Contrasting Colors and Materials
Though spring is synonymous with floral motifs and lightweight fabrics, contrasting elements give these standbys a bit more edge. For instance, Melisa Soued of Eventorist in Miami, Florida, mentions fine leathers alongside florals. “[It’s] the essence of fancifulness and glamour,” she says. This nuanced approach also extends to incorporating a wider range of colors and bold floral prints. “Colors are soothing and range from pastel to jewel-like, and florals will be embellished and stylized, following a natural repetition pattern,” she says.
Photo: Fleur de Vie
Expressive Floral Arrangements
“The trend toward loose, lush, and expressive garden-style florals continues,” says Madeleine Elmer of Fleur de Vie, a floral design studio in Houston, Texas. “Some clients are requesting a fresh citrus palette paired with a chic mix of blue-and-white pottery, which reflects the revival of classic interior design. Soft neutral colors with mixed metals or gold are also holding their own in event design.”
Stiff formality is falling out of favor. In its place are witty party themes that show plenty of personality. “Party themes have taken a turn toward more interactive events,” says Julie Richter of Townsley Designs of Austin, Texas. “Themes are centered around what a host truly loves, like full Southern fare, which might manifest itself in a chic, comfort-food bar and décor touches like slat walls, decaled wooden food tables, and a resin cow.” While you don’t have to go whole-hog, this theme can certainly translate to your own table by serving up your favorite local barbecue. Which brings us to…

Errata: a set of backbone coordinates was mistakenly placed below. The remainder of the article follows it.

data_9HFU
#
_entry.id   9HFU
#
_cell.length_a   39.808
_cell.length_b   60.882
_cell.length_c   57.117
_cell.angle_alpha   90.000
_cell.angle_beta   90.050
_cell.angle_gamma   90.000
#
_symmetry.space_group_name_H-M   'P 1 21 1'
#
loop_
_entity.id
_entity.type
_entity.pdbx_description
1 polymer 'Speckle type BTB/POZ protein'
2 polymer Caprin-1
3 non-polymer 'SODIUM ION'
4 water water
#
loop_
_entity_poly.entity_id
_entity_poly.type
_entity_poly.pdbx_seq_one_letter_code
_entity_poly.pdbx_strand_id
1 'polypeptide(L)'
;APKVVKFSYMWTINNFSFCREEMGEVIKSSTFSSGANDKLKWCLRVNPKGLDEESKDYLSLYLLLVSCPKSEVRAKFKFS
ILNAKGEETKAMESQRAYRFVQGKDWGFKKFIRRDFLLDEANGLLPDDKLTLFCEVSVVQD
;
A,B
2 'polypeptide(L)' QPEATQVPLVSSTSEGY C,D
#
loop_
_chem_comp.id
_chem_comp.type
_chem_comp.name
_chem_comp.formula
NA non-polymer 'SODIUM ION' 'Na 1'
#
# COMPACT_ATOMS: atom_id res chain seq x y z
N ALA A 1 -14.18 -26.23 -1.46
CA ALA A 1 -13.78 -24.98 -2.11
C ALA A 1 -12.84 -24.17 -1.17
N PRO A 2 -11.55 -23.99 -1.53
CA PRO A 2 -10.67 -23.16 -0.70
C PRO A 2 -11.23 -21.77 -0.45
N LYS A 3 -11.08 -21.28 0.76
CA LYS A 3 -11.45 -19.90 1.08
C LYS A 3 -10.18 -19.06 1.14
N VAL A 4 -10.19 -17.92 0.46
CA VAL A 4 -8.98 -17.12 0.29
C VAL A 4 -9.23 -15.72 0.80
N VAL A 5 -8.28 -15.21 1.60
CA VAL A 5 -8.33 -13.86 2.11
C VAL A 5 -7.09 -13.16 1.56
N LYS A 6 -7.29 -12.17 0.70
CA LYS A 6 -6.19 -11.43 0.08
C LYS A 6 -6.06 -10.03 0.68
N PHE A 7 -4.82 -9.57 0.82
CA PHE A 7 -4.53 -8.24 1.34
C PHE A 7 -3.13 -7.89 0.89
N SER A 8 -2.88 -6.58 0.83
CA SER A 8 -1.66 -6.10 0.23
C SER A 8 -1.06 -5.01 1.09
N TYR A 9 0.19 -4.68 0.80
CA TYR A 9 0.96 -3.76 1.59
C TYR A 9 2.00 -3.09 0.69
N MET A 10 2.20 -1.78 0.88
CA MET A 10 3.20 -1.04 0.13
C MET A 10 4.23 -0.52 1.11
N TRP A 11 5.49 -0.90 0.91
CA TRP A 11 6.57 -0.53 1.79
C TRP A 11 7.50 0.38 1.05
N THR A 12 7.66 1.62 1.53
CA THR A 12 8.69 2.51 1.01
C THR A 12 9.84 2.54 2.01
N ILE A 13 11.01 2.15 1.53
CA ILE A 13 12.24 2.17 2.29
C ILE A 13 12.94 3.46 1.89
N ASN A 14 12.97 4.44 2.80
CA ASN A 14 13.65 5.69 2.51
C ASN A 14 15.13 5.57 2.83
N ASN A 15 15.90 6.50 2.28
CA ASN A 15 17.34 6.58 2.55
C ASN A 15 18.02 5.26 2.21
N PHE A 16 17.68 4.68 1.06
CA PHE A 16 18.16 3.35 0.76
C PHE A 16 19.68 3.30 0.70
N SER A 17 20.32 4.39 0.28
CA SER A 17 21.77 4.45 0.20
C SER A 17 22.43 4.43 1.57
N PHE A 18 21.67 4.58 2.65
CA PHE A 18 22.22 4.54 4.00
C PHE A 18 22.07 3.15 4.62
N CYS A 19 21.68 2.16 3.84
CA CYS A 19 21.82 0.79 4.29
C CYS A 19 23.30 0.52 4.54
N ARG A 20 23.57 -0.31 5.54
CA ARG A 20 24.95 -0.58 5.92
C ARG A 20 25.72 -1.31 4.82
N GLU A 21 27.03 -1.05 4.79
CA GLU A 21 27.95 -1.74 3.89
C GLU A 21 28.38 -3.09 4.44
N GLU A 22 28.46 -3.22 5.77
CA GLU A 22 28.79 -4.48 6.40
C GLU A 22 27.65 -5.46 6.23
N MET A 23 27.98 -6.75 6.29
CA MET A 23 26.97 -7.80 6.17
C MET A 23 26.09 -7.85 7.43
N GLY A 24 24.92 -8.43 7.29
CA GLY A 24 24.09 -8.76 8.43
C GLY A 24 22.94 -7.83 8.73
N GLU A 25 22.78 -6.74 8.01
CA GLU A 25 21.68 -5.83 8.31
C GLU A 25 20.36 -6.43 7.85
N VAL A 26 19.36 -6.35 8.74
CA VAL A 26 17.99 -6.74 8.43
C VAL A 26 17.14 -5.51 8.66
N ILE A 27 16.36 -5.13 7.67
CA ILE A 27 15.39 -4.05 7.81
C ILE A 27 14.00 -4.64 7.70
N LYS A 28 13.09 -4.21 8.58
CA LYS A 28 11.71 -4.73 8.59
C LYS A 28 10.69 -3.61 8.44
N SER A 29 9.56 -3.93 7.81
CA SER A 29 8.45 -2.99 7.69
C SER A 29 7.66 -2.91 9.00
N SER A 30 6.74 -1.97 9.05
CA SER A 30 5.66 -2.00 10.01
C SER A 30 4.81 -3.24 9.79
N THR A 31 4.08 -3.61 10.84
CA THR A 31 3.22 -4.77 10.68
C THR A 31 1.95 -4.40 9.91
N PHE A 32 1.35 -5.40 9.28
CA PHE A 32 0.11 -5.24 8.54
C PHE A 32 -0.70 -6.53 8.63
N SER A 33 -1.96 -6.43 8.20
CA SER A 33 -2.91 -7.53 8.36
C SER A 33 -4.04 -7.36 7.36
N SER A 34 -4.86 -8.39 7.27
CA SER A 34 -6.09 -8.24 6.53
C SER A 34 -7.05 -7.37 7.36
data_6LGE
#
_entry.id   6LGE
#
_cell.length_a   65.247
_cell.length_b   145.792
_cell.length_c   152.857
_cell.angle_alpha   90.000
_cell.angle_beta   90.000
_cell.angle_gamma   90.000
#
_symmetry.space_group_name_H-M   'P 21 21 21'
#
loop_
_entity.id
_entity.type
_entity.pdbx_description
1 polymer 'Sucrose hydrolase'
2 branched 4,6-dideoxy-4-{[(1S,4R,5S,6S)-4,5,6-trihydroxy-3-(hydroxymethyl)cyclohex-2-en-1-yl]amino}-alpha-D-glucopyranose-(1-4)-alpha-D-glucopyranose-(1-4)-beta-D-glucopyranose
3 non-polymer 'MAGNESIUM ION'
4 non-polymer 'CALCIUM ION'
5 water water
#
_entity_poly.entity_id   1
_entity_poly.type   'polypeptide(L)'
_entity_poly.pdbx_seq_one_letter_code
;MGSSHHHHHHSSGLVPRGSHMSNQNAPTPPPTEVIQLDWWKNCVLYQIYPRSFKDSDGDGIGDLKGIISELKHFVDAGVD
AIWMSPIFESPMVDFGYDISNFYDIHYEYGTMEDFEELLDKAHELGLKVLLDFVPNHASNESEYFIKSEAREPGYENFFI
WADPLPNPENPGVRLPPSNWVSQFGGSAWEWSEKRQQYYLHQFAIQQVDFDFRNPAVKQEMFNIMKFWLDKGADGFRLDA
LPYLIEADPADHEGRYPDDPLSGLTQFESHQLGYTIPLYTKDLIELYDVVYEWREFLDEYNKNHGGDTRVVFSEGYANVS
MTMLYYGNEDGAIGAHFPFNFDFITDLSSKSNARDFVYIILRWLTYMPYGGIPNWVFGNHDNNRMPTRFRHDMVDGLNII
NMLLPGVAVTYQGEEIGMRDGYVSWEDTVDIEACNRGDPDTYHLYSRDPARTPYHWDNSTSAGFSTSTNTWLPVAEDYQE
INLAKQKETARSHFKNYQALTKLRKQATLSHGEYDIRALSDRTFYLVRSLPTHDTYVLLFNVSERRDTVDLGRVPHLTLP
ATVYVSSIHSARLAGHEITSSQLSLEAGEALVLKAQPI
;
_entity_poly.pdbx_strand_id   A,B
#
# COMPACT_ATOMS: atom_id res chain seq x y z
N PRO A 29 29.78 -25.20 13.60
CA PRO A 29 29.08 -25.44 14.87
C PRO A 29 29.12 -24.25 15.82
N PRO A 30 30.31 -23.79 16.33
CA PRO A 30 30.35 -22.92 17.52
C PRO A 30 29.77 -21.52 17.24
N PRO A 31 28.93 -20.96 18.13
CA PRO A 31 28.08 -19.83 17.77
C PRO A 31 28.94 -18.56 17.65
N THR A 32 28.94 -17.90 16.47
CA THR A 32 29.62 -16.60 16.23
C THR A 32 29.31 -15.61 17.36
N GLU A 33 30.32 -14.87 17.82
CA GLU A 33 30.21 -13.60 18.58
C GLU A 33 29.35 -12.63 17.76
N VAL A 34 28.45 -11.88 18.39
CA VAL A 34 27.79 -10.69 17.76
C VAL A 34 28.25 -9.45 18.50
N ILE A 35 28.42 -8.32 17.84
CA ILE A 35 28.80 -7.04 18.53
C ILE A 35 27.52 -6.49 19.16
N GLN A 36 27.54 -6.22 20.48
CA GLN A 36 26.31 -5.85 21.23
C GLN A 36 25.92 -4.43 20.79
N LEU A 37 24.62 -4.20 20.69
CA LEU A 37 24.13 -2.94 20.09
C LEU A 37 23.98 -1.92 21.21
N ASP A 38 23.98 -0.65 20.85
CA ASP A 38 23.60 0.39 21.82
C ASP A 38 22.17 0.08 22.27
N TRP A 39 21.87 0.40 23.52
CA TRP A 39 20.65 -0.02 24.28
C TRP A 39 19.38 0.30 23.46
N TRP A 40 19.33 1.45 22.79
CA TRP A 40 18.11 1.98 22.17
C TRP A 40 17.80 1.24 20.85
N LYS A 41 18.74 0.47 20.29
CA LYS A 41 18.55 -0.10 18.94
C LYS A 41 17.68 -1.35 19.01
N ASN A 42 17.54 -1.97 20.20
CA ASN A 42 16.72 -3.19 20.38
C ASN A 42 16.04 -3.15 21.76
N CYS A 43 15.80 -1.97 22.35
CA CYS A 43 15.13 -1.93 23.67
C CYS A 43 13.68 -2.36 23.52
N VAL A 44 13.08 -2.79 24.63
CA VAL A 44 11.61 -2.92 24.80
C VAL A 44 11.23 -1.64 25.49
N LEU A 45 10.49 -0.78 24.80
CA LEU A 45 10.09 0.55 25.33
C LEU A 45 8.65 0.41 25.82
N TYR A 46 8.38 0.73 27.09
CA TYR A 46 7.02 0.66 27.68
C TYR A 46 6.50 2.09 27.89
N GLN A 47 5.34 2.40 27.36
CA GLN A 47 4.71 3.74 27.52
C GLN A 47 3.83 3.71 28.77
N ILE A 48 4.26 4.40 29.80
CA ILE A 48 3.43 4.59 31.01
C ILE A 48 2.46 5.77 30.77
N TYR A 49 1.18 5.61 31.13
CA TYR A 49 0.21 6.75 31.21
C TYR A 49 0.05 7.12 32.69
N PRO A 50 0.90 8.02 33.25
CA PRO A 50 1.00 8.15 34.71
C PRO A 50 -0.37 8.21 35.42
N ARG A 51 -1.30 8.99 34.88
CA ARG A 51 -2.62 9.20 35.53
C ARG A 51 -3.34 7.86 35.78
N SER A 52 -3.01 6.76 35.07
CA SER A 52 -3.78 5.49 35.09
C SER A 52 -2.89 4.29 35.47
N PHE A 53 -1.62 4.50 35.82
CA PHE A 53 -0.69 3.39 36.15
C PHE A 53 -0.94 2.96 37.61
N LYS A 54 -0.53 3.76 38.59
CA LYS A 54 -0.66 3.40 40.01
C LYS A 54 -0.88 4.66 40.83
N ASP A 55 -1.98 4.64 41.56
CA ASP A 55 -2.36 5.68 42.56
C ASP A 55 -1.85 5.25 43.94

Photo: Townsley Designs
Seasonal and Local Sourcing
“The idea of ‘going green’ is always going to be in style,” Richter continues. “Knowing where your food is sourced and incorporating sustainable décor into your party design lets your guests know you care about your carbon footprint and minimizing waste.” In this spirit, Townsley Designs created a “Melon Bar” for an event that featured craft cocktails made from fresh spring fruits and herbs. The party took the seasonal theme one step further with a custom citrus wall as decor. Similarly, think of incorporating fresh fruits, herbs, and edible flowers into your tabletop as decor.
The element of surprise extends to the menu, which makes it “exciting, fun, and interesting for us,” says Tina Houston of Reid’s Cafe & Catering Co. in Sugar Mountain, North Carolina. Don’t be surprised if you see chef-led experiences like open-fire roasting or fresh-shucked oysters at parties this year, or family-style service replacing buffets. But even more departures from tradition are on the horizon. “Dessert bars are in, especially for non-traditional desserts.” Perhaps banana pudding is poised to make a comeback?
And here are a few more story topics that we think you’ll enjoy:
Great warm-weather party themes
The best floral party dresses for spring
Spring and Summer Party Trends
Welcome Photo and Quote Mashup
Welcome Photo: Natalie Wood
Welcome Quote: The Great Gatsby, 1925